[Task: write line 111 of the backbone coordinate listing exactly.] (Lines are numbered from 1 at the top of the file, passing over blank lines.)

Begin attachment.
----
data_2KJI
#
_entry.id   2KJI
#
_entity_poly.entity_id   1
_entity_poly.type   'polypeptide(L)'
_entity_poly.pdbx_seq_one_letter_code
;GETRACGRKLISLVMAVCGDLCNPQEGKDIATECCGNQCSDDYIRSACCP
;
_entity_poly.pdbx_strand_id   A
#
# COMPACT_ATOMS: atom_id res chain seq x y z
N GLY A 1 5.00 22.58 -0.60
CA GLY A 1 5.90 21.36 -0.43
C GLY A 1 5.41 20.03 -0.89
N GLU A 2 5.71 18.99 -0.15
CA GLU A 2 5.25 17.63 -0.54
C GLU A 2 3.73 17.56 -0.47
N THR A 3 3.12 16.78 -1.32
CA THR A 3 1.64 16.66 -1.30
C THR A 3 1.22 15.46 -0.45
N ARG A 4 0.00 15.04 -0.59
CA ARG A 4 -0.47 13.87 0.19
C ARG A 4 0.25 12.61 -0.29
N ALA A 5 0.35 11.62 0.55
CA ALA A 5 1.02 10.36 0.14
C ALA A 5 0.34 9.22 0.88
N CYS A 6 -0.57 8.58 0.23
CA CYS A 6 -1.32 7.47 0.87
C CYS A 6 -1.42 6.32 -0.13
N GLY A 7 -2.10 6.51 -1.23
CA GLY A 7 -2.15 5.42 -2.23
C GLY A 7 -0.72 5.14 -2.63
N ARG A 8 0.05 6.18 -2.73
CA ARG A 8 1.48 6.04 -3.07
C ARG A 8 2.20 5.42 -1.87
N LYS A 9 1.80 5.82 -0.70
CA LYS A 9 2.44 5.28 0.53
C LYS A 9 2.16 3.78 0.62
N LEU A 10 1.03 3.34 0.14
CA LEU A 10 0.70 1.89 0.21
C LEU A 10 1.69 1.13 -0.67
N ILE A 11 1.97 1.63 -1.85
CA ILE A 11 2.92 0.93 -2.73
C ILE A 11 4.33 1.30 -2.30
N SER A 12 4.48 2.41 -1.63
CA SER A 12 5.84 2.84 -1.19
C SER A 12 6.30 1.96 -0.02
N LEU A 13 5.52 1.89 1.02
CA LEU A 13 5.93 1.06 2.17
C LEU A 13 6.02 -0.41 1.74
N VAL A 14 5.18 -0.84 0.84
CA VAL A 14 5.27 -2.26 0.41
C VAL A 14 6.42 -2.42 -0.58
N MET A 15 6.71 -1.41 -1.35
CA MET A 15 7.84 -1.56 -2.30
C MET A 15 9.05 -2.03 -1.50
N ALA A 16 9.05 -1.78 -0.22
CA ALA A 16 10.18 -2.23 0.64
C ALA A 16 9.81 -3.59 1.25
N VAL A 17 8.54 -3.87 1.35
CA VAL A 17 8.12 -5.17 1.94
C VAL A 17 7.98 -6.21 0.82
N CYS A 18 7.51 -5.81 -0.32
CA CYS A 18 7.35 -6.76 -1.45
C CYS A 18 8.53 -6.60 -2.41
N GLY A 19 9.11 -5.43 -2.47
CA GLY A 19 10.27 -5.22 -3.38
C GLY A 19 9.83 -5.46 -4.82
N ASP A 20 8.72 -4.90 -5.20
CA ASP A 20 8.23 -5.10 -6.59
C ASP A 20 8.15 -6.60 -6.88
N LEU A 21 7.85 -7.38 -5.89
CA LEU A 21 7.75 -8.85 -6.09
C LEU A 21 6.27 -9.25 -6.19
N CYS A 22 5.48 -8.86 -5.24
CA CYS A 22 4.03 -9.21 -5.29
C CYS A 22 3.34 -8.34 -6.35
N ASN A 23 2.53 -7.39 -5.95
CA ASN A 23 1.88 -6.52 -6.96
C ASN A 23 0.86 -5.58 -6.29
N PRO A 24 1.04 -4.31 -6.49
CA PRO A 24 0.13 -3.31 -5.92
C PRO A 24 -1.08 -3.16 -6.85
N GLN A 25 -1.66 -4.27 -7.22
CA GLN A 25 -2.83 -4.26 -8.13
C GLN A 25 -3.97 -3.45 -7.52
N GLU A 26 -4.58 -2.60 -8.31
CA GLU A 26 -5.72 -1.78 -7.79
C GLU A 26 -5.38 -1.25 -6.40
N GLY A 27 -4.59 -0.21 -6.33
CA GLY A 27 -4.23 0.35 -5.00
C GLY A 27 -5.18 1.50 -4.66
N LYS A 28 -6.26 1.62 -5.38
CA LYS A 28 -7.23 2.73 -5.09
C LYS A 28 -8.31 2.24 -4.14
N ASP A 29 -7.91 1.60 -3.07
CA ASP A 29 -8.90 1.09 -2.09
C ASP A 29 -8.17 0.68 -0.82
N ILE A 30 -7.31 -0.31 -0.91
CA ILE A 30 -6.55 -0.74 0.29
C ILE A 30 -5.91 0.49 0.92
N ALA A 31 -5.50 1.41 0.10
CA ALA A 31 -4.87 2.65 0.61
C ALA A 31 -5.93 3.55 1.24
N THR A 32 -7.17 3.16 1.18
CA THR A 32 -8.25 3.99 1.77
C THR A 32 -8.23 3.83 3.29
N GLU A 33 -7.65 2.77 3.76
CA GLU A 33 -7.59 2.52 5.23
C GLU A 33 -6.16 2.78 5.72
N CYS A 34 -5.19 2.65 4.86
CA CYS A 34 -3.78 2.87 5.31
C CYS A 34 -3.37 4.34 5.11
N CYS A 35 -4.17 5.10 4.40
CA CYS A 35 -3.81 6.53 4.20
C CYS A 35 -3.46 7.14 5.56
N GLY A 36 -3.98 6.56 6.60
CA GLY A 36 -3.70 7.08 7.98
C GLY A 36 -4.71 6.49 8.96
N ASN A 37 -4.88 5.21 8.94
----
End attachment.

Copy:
C GLU A 33 -6.16 2.78 5.72